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New Coffee Act to empower board on anvil

The Coffee Act of 1942 will be amended to make the statutory Coffee Board less regulatory and more market-oriented to promote domestic consumption and facilitate value-added varieties.

india Updated: Sep 16, 2006 19:29 IST

The Coffee Act of 1942 will be amended to make the statutory Coffee Board less regulatory and more market-oriented to promote domestic consumption and facilitate value-added varieties.

"A new Coffee Act is in the offing. The Coffee Board chairman (GV Krishan Rau) has submitted a draft for amending the 64-year-old act, which has become obsolete due to a paradigm shift in the environment and a change in the mindset to keep out controls and regulation," Union Minister of State for Commerce Jairam Ramesh said in Coonoor on Saturday.

The minister was talking to reporters on the sidelines of the 113th annual conference of the United Planters Association of Southern India (Upasi).

The draft amendments will be put in the pubic domain and circulated among the stakeholders, including growers, corporate producers, exporters and plantation associations like Upasi, for feedback and changes, if necessary.

"We hope to introduce the amendments in parliament soon so as to have the new act effective from the next fiscal year (2007-08).

"In a liberalised economy, the Coffee Board will be strengthened to promote domestic consumption, boost exports and assist the sector in marketing and technology to produce more varieties like speciality coffee, instant coffee, etc," Ramesh said.

The ministry has already empowered the Coffee Board to convert the existing research institutes into full-fledged scientific and technological labs on the lines of the Council for Scientific and Industrial Research (CSIR) and Indian Council for Agriculture Research (ICAR) to retain the talent and promote research.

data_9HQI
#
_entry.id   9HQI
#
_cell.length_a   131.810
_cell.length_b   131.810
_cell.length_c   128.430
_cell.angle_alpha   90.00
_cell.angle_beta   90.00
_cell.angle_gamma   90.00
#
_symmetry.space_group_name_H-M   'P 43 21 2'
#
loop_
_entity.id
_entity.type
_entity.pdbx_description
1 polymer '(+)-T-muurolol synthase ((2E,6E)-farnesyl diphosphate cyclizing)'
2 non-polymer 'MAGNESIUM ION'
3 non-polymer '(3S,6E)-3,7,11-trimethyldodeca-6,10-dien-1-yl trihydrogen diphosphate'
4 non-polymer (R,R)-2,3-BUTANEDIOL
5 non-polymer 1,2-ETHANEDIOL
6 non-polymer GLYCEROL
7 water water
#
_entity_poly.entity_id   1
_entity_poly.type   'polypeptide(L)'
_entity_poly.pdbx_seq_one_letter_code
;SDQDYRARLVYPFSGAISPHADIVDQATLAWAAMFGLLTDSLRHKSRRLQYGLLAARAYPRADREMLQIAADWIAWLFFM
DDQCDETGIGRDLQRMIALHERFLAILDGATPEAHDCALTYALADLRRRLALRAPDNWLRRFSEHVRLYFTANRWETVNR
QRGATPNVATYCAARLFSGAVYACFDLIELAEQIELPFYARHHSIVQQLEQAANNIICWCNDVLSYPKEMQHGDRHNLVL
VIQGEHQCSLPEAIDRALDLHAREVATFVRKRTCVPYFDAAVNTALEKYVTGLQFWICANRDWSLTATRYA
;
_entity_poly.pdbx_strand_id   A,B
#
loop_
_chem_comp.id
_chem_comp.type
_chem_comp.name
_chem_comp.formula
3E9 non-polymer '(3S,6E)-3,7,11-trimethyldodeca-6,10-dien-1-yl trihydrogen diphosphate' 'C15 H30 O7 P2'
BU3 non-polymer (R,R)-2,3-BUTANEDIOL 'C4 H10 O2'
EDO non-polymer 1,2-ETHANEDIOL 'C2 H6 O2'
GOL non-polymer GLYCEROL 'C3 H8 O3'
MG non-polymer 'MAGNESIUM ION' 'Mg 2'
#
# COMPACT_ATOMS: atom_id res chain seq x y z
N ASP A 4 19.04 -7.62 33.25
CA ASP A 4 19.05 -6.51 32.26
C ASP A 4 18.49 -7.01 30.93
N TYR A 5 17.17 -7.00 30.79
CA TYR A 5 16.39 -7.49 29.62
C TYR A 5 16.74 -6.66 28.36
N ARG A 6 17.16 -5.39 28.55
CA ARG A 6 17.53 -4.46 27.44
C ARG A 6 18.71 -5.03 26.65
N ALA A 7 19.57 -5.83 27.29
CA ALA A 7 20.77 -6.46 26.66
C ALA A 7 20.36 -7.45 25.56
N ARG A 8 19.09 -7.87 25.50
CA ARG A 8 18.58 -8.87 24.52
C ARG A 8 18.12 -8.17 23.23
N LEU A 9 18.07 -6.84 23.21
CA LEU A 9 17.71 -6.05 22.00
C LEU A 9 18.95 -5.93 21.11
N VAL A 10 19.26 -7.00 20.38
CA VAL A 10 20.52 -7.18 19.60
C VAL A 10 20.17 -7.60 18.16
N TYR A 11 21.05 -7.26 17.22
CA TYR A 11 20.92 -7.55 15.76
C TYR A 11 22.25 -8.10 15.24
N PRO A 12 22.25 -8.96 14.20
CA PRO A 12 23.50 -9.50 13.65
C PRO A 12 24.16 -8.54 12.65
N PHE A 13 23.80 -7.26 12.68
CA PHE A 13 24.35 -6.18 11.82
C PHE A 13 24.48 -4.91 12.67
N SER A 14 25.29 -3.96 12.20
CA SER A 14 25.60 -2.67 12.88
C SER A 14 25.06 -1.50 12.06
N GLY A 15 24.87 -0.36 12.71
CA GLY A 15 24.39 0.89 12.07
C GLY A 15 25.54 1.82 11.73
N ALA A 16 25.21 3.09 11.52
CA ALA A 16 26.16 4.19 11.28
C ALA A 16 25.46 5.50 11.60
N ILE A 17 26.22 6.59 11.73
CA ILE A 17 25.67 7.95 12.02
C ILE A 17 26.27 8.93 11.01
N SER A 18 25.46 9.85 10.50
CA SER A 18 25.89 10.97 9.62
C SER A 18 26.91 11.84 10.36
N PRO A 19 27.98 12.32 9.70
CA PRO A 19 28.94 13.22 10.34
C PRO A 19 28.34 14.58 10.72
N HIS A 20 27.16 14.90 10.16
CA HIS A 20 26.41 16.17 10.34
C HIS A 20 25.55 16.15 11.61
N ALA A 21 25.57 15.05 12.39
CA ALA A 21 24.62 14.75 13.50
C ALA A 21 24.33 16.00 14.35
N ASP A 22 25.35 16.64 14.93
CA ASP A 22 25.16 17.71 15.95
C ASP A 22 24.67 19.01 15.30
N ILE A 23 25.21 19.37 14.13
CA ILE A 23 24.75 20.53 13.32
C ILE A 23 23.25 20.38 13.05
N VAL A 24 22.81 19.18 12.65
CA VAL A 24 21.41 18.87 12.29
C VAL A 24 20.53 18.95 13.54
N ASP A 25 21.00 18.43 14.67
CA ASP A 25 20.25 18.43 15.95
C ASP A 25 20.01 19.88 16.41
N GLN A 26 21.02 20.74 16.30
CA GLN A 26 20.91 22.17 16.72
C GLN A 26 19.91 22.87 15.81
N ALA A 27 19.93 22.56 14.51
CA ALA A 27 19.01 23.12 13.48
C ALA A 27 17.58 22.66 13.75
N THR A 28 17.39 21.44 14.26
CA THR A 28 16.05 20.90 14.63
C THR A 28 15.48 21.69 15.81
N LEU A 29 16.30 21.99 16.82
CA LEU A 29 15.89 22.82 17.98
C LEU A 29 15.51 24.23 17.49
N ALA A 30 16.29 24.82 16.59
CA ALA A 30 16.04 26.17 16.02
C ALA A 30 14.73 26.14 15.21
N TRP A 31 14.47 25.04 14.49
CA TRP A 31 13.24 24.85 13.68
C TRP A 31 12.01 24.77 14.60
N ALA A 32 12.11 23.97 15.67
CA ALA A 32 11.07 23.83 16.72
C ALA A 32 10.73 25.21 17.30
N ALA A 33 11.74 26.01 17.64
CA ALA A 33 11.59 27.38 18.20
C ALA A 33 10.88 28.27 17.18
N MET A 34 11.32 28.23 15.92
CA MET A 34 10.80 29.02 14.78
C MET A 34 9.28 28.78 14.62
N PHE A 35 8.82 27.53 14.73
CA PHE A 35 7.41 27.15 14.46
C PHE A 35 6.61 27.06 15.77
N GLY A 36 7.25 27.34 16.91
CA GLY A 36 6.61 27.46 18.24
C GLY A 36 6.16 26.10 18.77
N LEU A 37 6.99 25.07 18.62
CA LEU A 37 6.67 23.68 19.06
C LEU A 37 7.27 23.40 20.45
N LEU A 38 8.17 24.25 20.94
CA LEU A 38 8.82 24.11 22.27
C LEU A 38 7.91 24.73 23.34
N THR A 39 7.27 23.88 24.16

"The board has been made autonomous to attract the best talent with promotional incentives for undertaking projects to assist growers. The upgraded labs will also collaborate with private institutes and reputed institutes like CSIR and ICAR to infuse new technologies and scientific methods for higher yields and cost-effective crop management," Ramesh pointed out.

Referring to the launch of the board's mascot, 'Coffee Swami', in Bangalore on Thursday, he said the second India International Coffee Festival would be held in Bangalore in February 2007 to position Indian coffee brands in the global marketplace.

"We want to establish India International Coffee Festival as a regular branded coffee event in the world coffee calendar and provide a prominent platform for aggressive marketing and positioning of India not merely as a supplier of high quality green coffees but also as a manufacturer of branded premium coffee products," the minister said.

'Coffee Swami', with his infectious smile and enduring character, is set to help all the stakeholders to market their products across the country as well as around the world.

With 80 percent of the total coffee production exported, India offers a variety of unique flavours to the world market. Significant gains were made in recent years in obtaining better valuations for Indian coffees in the international market.